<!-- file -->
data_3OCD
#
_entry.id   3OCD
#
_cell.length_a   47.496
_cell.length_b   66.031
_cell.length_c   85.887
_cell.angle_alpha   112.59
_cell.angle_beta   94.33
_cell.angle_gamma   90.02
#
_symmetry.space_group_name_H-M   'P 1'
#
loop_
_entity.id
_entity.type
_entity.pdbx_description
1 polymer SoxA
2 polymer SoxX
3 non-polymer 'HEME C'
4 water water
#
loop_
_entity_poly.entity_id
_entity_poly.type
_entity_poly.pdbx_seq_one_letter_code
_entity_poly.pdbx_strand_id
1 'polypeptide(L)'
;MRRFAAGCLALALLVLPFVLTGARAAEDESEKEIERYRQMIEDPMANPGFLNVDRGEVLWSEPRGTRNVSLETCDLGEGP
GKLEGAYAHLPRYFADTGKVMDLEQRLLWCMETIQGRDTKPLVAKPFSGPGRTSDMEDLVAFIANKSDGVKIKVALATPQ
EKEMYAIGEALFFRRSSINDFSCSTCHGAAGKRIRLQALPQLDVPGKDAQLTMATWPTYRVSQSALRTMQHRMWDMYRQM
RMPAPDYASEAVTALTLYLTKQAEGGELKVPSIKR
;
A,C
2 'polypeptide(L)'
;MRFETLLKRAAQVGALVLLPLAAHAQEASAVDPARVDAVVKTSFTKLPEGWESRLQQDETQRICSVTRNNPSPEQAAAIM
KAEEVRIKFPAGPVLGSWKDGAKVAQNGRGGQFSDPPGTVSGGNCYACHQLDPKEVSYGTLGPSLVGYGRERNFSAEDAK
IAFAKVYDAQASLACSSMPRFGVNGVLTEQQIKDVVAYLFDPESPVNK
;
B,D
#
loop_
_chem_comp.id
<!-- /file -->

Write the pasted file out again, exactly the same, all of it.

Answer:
data_3OCD
#
_entry.id   3OCD
#
_cell.length_a   47.496
_cell.length_b   66.031
_cell.length_c   85.887
_cell.angle_alpha   112.59
_cell.angle_beta   94.33
_cell.angle_gamma   90.02
#
_symmetry.space_group_name_H-M   'P 1'
#
loop_
_entity.id
_entity.type
_entity.pdbx_description
1 polymer SoxA
2 polymer SoxX
3 non-polymer 'HEME C'
4 water water
#
loop_
_entity_poly.entity_id
_entity_poly.type
_entity_poly.pdbx_seq_one_letter_code
_entity_poly.pdbx_strand_id
1 'polypeptide(L)'
;MRRFAAGCLALALLVLPFVLTGARAAEDESEKEIERYRQMIEDPMANPGFLNVDRGEVLWSEPRGTRNVSLETCDLGEGP
GKLEGAYAHLPRYFADTGKVMDLEQRLLWCMETIQGRDTKPLVAKPFSGPGRTSDMEDLVAFIANKSDGVKIKVALATPQ
EKEMYAIGEALFFRRSSINDFSCSTCHGAAGKRIRLQALPQLDVPGKDAQLTMATWPTYRVSQSALRTMQHRMWDMYRQM
RMPAPDYASEAVTALTLYLTKQAEGGELKVPSIKR
;
A,C
2 'polypeptide(L)'
;MRFETLLKRAAQVGALVLLPLAAHAQEASAVDPARVDAVVKTSFTKLPEGWESRLQQDETQRICSVTRNNPSPEQAAAIM
KAEEVRIKFPAGPVLGSWKDGAKVAQNGRGGQFSDPPGTVSGGNCYACHQLDPKEVSYGTLGPSLVGYGRERNFSAEDAK
IAFAKVYDAQASLACSSMPRFGVNGVLTEQQIKDVVAYLFDPESPVNK
;
B,D
#
loop_
_chem_comp.id